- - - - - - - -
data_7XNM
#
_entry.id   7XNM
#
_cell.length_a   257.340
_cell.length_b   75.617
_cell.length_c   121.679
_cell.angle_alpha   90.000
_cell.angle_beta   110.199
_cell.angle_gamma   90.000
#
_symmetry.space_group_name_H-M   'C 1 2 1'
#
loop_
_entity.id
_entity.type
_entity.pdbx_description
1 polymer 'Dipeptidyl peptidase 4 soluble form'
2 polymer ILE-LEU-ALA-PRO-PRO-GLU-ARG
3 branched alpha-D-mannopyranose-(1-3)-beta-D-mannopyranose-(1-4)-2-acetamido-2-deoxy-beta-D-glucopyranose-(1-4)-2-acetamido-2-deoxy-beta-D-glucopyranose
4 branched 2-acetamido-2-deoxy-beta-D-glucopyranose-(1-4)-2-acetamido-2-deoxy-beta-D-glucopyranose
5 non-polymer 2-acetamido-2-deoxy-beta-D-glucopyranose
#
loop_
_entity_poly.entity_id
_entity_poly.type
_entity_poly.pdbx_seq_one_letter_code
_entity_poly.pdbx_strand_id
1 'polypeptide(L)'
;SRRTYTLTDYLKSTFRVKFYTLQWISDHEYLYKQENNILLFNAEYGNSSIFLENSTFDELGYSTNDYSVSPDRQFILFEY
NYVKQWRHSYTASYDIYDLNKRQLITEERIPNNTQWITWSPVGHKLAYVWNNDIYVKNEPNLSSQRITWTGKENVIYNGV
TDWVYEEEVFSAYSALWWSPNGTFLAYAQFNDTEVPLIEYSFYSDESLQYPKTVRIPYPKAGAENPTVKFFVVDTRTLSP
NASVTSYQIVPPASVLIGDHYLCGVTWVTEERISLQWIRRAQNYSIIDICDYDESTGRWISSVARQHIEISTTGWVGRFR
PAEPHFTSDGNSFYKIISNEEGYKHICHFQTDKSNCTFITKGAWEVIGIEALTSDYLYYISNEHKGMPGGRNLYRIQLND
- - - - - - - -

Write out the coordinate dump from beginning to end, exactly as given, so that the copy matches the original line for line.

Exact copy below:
data_7XNM
#
_entry.id   7XNM
#
_cell.length_a   257.340
_cell.length_b   75.617
_cell.length_c   121.679
_cell.angle_alpha   90.000
_cell.angle_beta   110.199
_cell.angle_gamma   90.000
#
_symmetry.space_group_name_H-M   'C 1 2 1'
#
loop_
_entity.id
_entity.type
_entity.pdbx_description
1 polymer 'Dipeptidyl peptidase 4 soluble form'
2 polymer ILE-LEU-ALA-PRO-PRO-GLU-ARG
3 branched alpha-D-mannopyranose-(1-3)-beta-D-mannopyranose-(1-4)-2-acetamido-2-deoxy-beta-D-glucopyranose-(1-4)-2-acetamido-2-deoxy-beta-D-glucopyranose
4 branched 2-acetamido-2-deoxy-beta-D-glucopyranose-(1-4)-2-acetamido-2-deoxy-beta-D-glucopyranose
5 non-polymer 2-acetamido-2-deoxy-beta-D-glucopyranose
#
loop_
_entity_poly.entity_id
_entity_poly.type
_entity_poly.pdbx_seq_one_letter_code
_entity_poly.pdbx_strand_id
1 'polypeptide(L)'
;SRRTYTLTDYLKSTFRVKFYTLQWISDHEYLYKQENNILLFNAEYGNSSIFLENSTFDELGYSTNDYSVSPDRQFILFEY
NYVKQWRHSYTASYDIYDLNKRQLITEERIPNNTQWITWSPVGHKLAYVWNNDIYVKNEPNLSSQRITWTGKENVIYNGV
TDWVYEEEVFSAYSALWWSPNGTFLAYAQFNDTEVPLIEYSFYSDESLQYPKTVRIPYPKAGAENPTVKFFVVDTRTLSP
NASVTSYQIVPPASVLIGDHYLCGVTWVTEERISLQWIRRAQNYSIIDICDYDESTGRWISSVARQHIEISTTGWVGRFR
PAEPHFTSDGNSFYKIISNEEGYKHICHFQTDKSNCTFITKGAWEVIGIEALTSDYLYYISNEHKGMPGGRNLYRIQLND